John Brennan: Deep State Political Hack
Considering that John Brennan once proudly admitted that he voted for Communist Party leader Gus Hall and openly supports liars and perjurers like Andrew McCabe, James Clapper, and James Comey, he redefines chutzpah when in a tweet he describes President Trump in words that sound as though they were plagiarized from FBI lead investigator Peter Strzok:
When the full extent of your venality, moral turpitude, and political corruption becomes known, you will take your rightful place as a disgraced demagogue in the dustbin of history. You may scapegoat Andy McCabe, but you will not destroy America... America will triumph over you.
The only "disgraced demagogues" in this scenario are John Brennan; James Clapper; Andrew McCabe; James Comey; Peter Strzok; and, yes, Rod Rosenstein and Robert Mueller, all parties in a political resistance whose purpose was to keep Hillary Clinton out of prison and Donald Trump out of the White House. And John Brennan dares to talk about political corruption?
So much for an apolitical intelligence community that is supposed to gather intelligence on and about America's enemies to guarantee the safety and security of the United States, its people, and the leaders they have democratically elected. Brennan's venomous tweet, like Strzok's infamous text messages to his lover and co-conspirator in the FBI, Lisa Page, show the depth of the political corruption infesting an intelligence community that conspired to interfere in our elections to deny Donald Trump the presidency. Brennan and his colleagues are supposed to serve the president, not conspire against him.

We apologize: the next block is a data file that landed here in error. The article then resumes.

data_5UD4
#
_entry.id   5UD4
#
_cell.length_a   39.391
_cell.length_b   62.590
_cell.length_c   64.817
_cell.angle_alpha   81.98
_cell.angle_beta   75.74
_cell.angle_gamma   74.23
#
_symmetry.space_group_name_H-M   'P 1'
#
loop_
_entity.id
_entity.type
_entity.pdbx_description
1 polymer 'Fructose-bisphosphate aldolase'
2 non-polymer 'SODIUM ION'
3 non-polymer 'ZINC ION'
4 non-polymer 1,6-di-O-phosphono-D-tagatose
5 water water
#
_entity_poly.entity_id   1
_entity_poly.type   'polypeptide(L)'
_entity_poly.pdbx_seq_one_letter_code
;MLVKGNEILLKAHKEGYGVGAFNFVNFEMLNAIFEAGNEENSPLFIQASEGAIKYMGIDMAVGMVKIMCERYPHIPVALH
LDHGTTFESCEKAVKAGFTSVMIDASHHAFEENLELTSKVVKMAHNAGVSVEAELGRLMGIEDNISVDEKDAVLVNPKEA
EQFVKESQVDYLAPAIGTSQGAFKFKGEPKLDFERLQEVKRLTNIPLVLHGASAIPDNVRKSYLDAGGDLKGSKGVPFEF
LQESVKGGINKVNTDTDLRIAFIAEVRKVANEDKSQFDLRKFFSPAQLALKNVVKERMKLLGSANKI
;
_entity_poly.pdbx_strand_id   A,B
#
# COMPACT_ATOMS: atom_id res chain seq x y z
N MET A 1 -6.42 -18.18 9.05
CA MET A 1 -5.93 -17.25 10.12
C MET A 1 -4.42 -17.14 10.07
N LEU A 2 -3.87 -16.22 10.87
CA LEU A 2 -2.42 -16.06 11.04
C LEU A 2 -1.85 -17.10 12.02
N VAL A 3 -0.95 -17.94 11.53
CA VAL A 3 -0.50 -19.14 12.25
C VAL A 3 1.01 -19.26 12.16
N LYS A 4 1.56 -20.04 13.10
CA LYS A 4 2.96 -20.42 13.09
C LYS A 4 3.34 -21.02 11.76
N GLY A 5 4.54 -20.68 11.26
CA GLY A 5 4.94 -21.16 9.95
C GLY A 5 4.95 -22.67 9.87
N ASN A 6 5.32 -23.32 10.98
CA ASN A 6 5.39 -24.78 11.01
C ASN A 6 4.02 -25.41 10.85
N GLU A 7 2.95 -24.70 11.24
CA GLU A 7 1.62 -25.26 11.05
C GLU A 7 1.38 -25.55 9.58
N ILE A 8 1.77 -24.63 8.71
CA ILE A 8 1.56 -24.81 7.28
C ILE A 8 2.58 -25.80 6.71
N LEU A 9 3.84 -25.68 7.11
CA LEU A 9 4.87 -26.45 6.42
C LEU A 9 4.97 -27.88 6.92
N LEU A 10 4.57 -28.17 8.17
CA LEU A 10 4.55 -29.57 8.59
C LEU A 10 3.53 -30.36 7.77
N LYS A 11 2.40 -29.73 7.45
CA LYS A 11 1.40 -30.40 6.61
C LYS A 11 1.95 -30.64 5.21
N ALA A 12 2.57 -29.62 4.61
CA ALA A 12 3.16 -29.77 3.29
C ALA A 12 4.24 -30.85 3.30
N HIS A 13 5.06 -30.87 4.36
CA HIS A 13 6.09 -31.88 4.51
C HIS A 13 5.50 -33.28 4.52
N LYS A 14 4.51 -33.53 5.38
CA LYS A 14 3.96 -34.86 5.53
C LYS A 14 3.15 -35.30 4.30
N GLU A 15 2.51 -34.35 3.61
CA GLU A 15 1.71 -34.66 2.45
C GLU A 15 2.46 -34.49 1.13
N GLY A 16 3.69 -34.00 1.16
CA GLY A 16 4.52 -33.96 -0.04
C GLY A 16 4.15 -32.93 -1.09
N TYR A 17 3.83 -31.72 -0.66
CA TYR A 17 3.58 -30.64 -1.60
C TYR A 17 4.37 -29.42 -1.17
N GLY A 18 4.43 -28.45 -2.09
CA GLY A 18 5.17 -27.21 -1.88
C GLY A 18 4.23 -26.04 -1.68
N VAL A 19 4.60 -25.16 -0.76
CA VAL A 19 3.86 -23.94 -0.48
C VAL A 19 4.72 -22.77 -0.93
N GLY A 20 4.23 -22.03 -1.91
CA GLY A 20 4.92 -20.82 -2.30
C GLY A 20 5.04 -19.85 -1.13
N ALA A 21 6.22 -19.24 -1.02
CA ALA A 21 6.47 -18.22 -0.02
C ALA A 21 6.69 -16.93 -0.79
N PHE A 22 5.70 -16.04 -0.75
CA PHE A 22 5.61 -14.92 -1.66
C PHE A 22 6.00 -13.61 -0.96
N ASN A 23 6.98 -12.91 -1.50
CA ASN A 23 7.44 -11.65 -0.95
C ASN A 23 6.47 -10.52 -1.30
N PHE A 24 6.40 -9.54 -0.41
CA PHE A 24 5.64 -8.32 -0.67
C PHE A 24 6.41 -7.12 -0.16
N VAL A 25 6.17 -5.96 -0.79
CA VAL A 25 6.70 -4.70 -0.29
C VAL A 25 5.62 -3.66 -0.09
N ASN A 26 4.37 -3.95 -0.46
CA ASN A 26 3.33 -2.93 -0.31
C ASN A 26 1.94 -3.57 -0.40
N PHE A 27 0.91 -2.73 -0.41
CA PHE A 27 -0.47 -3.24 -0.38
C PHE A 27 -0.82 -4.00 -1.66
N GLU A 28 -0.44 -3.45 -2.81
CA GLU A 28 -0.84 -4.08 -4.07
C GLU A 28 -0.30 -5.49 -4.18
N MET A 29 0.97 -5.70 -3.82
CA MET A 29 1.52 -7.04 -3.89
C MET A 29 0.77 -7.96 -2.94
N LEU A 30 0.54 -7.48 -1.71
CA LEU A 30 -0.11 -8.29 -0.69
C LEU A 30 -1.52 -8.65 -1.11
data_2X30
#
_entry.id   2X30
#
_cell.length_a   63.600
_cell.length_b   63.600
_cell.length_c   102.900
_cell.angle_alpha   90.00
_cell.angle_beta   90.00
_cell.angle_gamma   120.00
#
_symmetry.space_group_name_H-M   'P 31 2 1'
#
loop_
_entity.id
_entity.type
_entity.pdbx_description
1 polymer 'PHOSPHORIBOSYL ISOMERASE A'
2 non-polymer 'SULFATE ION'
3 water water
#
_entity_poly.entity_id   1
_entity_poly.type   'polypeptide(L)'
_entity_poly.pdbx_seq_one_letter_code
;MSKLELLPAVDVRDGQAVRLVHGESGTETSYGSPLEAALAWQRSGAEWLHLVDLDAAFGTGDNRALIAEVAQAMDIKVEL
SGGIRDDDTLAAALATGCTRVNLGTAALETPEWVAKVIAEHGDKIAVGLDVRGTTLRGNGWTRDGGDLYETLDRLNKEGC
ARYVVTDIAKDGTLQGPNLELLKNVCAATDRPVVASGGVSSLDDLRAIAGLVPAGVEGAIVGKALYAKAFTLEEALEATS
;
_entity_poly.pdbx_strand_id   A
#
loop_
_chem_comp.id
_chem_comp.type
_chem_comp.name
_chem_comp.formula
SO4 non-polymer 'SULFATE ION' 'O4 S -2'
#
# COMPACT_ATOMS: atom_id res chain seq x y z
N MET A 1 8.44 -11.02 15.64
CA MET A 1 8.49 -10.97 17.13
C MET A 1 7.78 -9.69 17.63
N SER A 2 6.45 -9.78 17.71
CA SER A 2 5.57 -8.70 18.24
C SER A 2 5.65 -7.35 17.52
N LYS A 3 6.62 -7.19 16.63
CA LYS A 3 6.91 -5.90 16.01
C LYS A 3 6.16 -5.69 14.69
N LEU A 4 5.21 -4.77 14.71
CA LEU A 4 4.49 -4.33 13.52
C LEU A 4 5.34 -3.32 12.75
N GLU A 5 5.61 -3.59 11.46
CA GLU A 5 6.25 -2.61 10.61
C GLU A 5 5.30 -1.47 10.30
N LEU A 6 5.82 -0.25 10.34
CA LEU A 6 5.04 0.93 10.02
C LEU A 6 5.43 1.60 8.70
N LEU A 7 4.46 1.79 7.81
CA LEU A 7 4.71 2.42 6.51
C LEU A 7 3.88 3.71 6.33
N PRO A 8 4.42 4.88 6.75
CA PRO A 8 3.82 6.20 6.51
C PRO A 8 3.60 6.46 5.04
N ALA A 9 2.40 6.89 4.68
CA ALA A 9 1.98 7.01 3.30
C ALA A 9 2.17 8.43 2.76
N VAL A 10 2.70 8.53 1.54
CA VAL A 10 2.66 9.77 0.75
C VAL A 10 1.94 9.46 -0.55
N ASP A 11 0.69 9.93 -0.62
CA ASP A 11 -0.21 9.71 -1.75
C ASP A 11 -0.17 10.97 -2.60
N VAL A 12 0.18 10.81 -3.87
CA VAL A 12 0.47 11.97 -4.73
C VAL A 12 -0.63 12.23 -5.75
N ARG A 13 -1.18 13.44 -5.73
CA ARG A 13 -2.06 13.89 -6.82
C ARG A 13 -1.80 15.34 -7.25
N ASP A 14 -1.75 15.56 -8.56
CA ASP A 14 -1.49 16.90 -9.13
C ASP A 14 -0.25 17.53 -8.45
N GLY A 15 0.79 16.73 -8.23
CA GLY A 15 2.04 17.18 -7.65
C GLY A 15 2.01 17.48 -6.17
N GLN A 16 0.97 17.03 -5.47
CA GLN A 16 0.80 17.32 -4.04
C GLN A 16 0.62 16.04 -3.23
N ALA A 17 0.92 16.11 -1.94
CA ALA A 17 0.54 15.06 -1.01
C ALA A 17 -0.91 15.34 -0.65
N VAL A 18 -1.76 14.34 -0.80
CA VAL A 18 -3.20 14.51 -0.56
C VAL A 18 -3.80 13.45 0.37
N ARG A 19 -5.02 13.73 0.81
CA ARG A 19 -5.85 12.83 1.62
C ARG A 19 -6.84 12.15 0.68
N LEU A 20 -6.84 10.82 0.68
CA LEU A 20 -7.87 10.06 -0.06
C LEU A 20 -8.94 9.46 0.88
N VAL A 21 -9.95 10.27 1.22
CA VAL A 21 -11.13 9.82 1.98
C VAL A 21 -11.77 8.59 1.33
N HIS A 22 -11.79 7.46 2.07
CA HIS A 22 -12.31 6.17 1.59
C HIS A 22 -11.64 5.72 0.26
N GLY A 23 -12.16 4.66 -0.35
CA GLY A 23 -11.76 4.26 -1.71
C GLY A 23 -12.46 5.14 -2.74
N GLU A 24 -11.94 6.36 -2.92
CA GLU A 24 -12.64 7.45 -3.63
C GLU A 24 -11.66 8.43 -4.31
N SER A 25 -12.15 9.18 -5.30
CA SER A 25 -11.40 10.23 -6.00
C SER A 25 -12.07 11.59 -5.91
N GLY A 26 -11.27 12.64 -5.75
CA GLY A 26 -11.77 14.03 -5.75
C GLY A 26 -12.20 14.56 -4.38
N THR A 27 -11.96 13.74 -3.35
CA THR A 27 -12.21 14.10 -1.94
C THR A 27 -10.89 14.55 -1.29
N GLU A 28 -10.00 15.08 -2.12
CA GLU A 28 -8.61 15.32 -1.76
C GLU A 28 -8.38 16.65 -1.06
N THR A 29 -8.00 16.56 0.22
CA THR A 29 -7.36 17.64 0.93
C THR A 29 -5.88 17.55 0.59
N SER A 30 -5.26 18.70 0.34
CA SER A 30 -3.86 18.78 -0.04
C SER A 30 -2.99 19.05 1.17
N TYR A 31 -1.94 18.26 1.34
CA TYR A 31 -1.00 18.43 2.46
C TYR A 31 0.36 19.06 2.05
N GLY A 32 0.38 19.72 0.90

John Brennan, like Clapper, McCabe, and Comey, is a liar for whom ideological goals overrule political morality and personal honor. The mind harkens back to the day when an op-ed in the Washington Post, that right-wing rag, called for Brennan to be fired for conducting illegal surveillance of the Senate Intelligence Committee and then lying about it: